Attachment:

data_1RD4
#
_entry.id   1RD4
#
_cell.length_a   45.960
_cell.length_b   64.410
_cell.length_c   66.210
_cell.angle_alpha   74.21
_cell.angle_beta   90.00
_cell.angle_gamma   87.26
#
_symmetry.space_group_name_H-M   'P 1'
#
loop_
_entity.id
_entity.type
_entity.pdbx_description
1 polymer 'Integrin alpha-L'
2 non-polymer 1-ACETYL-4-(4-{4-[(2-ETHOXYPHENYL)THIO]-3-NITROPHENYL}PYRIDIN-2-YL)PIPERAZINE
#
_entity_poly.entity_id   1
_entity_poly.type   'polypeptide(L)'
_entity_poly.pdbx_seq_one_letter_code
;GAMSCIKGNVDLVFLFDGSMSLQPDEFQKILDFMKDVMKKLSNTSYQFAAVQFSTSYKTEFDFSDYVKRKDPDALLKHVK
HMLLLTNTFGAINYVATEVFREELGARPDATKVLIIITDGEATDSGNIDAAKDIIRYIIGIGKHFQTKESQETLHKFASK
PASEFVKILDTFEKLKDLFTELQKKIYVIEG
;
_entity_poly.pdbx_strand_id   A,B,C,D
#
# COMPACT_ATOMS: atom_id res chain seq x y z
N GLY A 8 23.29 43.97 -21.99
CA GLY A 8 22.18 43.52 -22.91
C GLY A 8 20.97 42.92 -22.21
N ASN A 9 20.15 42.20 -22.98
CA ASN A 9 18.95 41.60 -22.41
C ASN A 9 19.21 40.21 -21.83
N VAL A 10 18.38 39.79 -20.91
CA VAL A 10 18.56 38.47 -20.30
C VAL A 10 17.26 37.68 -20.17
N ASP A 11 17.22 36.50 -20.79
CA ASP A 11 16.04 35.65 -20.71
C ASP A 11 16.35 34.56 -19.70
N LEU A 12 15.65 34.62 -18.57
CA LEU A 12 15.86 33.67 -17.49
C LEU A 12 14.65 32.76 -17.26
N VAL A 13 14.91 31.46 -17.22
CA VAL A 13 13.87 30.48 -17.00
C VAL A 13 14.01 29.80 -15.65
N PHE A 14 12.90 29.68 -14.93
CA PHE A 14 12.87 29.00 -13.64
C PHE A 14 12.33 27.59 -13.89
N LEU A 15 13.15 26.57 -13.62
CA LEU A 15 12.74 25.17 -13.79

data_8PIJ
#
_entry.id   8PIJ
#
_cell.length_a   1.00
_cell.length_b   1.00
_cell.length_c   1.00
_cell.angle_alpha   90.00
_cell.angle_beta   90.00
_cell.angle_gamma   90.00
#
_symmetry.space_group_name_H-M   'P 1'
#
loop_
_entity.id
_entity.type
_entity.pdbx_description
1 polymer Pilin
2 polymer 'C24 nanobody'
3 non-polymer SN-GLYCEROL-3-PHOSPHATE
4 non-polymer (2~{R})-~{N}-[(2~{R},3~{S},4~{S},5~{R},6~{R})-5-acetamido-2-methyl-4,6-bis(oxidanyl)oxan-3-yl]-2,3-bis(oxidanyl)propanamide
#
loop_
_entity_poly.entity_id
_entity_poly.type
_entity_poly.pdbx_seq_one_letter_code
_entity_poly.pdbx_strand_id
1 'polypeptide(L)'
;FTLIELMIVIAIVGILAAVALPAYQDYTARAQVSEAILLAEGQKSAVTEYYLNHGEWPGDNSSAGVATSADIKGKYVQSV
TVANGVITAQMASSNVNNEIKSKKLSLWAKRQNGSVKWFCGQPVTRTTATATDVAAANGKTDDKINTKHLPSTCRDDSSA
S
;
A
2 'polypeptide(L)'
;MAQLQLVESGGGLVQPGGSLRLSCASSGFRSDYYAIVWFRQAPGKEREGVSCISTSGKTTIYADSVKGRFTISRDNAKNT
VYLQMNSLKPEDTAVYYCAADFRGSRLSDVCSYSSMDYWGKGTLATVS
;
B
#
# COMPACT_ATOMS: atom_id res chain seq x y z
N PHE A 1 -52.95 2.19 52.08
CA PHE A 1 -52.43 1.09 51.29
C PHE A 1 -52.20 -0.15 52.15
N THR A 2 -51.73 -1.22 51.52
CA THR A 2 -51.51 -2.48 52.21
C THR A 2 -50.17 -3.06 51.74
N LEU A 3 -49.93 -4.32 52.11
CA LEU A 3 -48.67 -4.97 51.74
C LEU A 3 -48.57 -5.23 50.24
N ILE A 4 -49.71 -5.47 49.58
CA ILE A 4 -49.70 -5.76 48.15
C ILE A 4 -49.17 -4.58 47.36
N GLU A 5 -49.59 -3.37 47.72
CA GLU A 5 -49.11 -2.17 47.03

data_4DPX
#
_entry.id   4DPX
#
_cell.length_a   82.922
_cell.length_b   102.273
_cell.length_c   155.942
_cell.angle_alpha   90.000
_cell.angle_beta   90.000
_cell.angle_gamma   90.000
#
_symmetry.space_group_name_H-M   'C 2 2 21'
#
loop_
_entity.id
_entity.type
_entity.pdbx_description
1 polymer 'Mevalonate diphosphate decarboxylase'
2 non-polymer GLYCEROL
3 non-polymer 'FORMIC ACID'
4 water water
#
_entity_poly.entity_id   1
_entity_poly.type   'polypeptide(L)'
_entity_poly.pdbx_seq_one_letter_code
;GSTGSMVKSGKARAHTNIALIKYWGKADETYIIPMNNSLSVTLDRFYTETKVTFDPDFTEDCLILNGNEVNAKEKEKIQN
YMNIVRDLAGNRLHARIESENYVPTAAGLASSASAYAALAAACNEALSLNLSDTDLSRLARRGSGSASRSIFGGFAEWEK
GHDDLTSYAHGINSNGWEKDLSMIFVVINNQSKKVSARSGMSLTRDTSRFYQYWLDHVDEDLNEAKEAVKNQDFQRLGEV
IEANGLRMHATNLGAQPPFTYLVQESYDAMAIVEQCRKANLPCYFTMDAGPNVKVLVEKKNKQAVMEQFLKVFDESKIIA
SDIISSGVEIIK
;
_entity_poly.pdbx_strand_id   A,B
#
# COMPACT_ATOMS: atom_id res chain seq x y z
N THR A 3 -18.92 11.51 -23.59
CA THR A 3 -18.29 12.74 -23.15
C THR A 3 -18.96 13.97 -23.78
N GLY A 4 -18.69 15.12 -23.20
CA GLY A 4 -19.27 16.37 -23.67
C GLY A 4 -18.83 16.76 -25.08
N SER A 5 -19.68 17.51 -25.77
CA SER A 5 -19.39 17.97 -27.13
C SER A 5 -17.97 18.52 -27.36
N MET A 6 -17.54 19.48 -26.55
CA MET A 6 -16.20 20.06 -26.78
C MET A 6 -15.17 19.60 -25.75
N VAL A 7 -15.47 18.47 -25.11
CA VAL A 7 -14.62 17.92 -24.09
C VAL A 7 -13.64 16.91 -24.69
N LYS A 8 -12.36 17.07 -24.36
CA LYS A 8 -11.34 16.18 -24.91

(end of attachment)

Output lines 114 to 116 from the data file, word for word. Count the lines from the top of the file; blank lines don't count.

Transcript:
_cell.length_c   155.942
_cell.angle_alpha   90.000
_cell.angle_beta   90.000